It is not exactly breaking news to say this year has turned out to be tremendously rebellious and historic for Earth’s now 7 billion inhabitants. The Arab Uprisings, Wisconsin rallies, Occupy Movement, and lesser-known Anti-Nuclear protests taking place in Japan are only some moving examples that will long be seared into the collective memory.
However, the Chilean Student Protests, seeking a free quality education for all residents, are not on most American’s radar. The establishment media's near blackout in the U.S. must be partly to blame. The New York Times has taken the liberty of only publishing in print two original pieces and two newswire stories since the protest began in May of this year. That being said, it was the print edition for circulation in New York alone and not the national edition.
Evening news broadcasts are, not surprisingly, much the same story and like the dog in the movie Up following the squirrel now currently running up Herman Cain’s pants. This is in spite of sometimes entertaining, sometimes dramatic footage. Students have staged a kiss-in, posed as superheros, dressed like Zombies and reenacted Thriller, maintained a marathon around the Presidential Palace, as well as more confrontational approaches such as barricading themselves in hundreds of schools, undertaking hunger strikes and storming in on a committee meeting in the Senate.
According the many reports, some1,800 protesters have been arrested since May. Over 500 police and countless protestors have been injured in the violence that erupts at every rally now, which is beginning to negatively impact the vast public support the protestors enjoyed at the onset of their campaign.
Camila Vallejo, a 23-year old communist party member, has quickly risen as the leader of the education reform movement. She is now President of CONFECH, the Confederationof Chilean Student Federations, a national organization comprised of student governments from around the country. Tatiana Acuña, a government official in the ministry of culture, was fired for suggesting through a tweet that the assassination of Vallejo would end the protests. She said, "If you kill the bitch, you kill the rising." Chile's supreme court ordered police protection for the student leader.
In July they presented, in coordination with the Professor’s Union, their proposal to the national government, known as the “Social Agreement for Chilean Education”, solidifying their many demands, among them, the removal of profit from the educational system and an improved accreditation process for universities.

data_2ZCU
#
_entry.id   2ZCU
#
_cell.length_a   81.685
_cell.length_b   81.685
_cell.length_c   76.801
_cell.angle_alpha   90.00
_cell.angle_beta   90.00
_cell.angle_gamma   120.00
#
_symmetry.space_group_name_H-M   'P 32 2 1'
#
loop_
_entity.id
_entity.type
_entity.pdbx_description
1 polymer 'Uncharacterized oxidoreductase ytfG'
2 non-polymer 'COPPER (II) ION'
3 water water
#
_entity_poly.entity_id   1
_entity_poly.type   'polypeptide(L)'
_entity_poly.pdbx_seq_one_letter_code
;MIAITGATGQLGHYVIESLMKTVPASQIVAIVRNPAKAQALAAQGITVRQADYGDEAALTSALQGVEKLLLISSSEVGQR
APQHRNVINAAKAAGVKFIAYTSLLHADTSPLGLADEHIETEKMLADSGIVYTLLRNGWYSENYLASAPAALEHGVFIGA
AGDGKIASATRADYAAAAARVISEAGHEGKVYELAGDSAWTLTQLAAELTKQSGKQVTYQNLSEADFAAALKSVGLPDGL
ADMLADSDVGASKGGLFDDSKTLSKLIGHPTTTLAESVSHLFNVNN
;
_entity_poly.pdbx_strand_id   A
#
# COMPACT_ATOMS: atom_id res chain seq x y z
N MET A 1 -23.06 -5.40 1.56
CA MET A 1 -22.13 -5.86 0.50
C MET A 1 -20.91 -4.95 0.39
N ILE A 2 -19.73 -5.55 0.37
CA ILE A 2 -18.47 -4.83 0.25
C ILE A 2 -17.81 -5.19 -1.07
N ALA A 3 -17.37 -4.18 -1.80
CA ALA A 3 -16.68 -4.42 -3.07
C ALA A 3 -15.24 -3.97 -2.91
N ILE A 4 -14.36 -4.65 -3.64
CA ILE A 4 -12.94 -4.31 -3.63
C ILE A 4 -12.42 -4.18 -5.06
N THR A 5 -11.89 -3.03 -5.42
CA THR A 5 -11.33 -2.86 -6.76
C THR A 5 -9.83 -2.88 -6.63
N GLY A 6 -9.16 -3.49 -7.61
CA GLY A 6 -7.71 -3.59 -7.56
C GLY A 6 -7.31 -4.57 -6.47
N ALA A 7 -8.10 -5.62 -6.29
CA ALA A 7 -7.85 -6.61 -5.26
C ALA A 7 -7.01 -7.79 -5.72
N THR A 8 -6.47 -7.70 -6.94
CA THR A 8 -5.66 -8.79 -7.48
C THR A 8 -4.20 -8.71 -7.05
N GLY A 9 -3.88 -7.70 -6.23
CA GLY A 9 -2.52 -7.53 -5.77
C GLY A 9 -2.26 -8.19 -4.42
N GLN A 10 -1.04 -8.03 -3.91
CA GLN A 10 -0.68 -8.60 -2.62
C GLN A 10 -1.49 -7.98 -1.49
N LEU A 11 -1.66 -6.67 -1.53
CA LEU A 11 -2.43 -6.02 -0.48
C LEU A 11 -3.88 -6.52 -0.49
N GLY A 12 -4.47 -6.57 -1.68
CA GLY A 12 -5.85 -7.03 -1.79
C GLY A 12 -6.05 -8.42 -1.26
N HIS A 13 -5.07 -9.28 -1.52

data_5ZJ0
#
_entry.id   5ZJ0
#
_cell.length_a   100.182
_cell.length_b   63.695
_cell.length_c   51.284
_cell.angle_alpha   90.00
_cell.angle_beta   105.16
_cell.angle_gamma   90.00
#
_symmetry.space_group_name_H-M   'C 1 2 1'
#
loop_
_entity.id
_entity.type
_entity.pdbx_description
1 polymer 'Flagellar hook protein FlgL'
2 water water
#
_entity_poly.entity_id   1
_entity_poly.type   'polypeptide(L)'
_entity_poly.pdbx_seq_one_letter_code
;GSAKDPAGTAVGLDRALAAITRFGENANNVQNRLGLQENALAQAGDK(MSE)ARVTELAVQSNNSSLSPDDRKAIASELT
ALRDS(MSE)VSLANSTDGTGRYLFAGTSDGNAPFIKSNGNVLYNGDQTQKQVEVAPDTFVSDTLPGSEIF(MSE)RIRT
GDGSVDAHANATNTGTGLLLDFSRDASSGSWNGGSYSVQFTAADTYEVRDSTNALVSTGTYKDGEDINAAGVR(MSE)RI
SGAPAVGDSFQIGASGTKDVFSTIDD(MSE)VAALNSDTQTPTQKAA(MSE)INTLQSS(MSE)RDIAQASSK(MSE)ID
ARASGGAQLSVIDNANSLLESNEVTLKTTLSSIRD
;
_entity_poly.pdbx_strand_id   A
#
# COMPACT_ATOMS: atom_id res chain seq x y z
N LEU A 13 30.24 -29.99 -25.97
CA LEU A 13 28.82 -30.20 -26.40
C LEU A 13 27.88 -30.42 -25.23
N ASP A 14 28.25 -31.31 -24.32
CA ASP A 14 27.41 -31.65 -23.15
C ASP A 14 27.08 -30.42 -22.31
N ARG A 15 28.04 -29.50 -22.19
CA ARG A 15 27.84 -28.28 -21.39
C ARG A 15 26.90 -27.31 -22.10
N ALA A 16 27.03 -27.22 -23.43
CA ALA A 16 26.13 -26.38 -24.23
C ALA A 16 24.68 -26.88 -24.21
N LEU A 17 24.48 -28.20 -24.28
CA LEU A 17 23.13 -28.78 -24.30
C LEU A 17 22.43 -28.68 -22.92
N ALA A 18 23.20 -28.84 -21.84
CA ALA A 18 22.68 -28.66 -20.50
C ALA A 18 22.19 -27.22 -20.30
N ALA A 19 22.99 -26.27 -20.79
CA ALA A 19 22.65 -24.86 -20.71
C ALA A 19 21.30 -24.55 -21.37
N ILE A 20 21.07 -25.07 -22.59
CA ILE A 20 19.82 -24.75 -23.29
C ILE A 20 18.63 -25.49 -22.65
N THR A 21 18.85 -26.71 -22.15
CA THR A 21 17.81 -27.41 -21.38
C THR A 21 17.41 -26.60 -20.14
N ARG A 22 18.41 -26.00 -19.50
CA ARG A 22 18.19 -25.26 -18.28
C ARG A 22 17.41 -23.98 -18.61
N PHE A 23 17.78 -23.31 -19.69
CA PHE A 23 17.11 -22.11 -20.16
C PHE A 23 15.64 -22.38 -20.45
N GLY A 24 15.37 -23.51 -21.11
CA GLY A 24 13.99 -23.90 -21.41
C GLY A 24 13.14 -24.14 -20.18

To onlookers such as myself, some are justifiably taken aback with the ferocity of this campaign from the students and educational professionals. Earlier this year, with the election of the conservative billionaire President Sebastian Pinera, the New York Times published an article on January 20, with the title “A Sign of Latin America’s Fading Polarization”, stating it “appearsto be less a signal of a regional move to the right than that of a pragmatic convergence of left and right agendas.” The eruption of vast protests, sometimes numbering over 100,000 has rebuffed this northern narrative.
The youth, generally regarded as apathetic prior to this movement, and who largely sat out this past presidential election, perhaps disillusioned with the electoral process, now have a strong determination to see this through for the benefit of future generations.
For those in the Occupy Movement looking to form coalitions and build momentum, the university population, both student and professors, are a demographic that must be courted with the utmost urgency. Yesterday’s protests in London against rising tuition fees and public sector austerity measures should be some indication of the people power this kind of alliance can have.
It is true that American students and professors have voiced support for and have indeed been engaged at Occupy sites nationwide since the beginning. Both the American Association of University Professors’ national council and its collective-bargaining congress have declared that they “stand in solidarity with the Occupy Wall Street movement,” according to a statement issued by the association. Along with voicing concern about a growing gap between the nation’s rich and poor, the statement says college students “are being forced to pay more for tuition and go deeper into debt because of cuts in state funding, only to find themselves unemployed when they graduate.” It says most faculty positions at colleges “are now insecure, part-time jobs,” and “attackson collective bargaining have been rampant throughout the nation, as our job security, wages, health benefits, and pensions have been either reduced or slated for elimination.”
With guidance and inspiration from the Chilean and British protests,there is potential to initiate a massive outreach campaign that as of yet has not really been attempted in this country. After all, as USA Today recently reported, “the amount of student loans taken out last year crossed the$100 billion mark for the first time and total loans outstanding will exceed $1 trillion for the first time this year. Americans now owe more on student loans than on credit cards.” A side note - as Reuter’s Felix Salmon points out, this $1 trillion figure is about right, yet USA Today seems to be confused on the source of this statistic.
The Atlantic’s Daniel Indiviglio put this chart together in mid August showing that the student loans have risen a stunning 511% over this past decade!
The time is now! Students and teachers, their family members and theircommunity must come together, like they have done in Berkley California, to affirm that access to education is a fundamentalright and not a privilege for only those who can afford it.